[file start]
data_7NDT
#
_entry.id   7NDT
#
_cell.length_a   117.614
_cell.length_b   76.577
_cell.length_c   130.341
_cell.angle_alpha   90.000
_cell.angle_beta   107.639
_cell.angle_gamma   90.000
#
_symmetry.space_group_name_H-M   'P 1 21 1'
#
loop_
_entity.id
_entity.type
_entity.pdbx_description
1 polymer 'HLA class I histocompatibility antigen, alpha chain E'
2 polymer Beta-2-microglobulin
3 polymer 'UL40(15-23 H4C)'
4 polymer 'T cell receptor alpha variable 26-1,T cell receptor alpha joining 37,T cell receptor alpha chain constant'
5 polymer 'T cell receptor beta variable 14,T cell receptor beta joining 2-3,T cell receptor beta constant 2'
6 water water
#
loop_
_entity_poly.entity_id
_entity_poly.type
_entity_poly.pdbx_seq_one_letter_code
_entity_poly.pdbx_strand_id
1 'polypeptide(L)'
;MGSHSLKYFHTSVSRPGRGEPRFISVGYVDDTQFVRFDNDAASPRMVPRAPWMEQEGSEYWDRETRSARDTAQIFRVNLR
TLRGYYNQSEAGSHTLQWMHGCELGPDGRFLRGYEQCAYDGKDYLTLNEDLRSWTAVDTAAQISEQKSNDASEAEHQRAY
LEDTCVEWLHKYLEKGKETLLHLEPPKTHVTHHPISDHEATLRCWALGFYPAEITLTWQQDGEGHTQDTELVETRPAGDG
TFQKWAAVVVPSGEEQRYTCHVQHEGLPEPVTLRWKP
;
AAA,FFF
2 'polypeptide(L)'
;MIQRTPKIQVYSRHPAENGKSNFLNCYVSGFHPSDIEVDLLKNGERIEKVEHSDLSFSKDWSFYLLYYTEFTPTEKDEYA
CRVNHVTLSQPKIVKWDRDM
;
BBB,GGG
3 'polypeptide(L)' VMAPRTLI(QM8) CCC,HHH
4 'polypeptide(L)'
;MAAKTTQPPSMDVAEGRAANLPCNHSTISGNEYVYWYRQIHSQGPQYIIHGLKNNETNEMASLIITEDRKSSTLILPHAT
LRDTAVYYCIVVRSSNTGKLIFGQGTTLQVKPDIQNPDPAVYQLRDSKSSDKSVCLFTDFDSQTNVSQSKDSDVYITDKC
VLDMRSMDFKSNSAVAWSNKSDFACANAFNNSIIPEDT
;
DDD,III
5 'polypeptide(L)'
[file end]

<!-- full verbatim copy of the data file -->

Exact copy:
data_7NDT
#
_entry.id   7NDT
#
_cell.length_a   117.614
_cell.length_b   76.577
_cell.length_c   130.341
_cell.angle_alpha   90.000
_cell.angle_beta   107.639
_cell.angle_gamma   90.000
#
_symmetry.space_group_name_H-M   'P 1 21 1'
#
loop_
_entity.id
_entity.type
_entity.pdbx_description
1 polymer 'HLA class I histocompatibility antigen, alpha chain E'
2 polymer Beta-2-microglobulin
3 polymer 'UL40(15-23 H4C)'
4 polymer 'T cell receptor alpha variable 26-1,T cell receptor alpha joining 37,T cell receptor alpha chain constant'
5 polymer 'T cell receptor beta variable 14,T cell receptor beta joining 2-3,T cell receptor beta constant 2'
6 water water
#
loop_
_entity_poly.entity_id
_entity_poly.type
_entity_poly.pdbx_seq_one_letter_code
_entity_poly.pdbx_strand_id
1 'polypeptide(L)'
;MGSHSLKYFHTSVSRPGRGEPRFISVGYVDDTQFVRFDNDAASPRMVPRAPWMEQEGSEYWDRETRSARDTAQIFRVNLR
TLRGYYNQSEAGSHTLQWMHGCELGPDGRFLRGYEQCAYDGKDYLTLNEDLRSWTAVDTAAQISEQKSNDASEAEHQRAY
LEDTCVEWLHKYLEKGKETLLHLEPPKTHVTHHPISDHEATLRCWALGFYPAEITLTWQQDGEGHTQDTELVETRPAGDG
TFQKWAAVVVPSGEEQRYTCHVQHEGLPEPVTLRWKP
;
AAA,FFF
2 'polypeptide(L)'
;MIQRTPKIQVYSRHPAENGKSNFLNCYVSGFHPSDIEVDLLKNGERIEKVEHSDLSFSKDWSFYLLYYTEFTPTEKDEYA
CRVNHVTLSQPKIVKWDRDM
;
BBB,GGG
3 'polypeptide(L)' VMAPRTLI(QM8) CCC,HHH
4 'polypeptide(L)'
;MAAKTTQPPSMDVAEGRAANLPCNHSTISGNEYVYWYRQIHSQGPQYIIHGLKNNETNEMASLIITEDRKSSTLILPHAT
LRDTAVYYCIVVRSSNTGKLIFGQGTTLQVKPDIQNPDPAVYQLRDSKSSDKSVCLFTDFDSQTNVSQSKDSDVYITDKC
VLDMRSMDFKSNSAVAWSNKSDFACANAFNNSIIPEDT
;
DDD,III
5 'polypeptide(L)'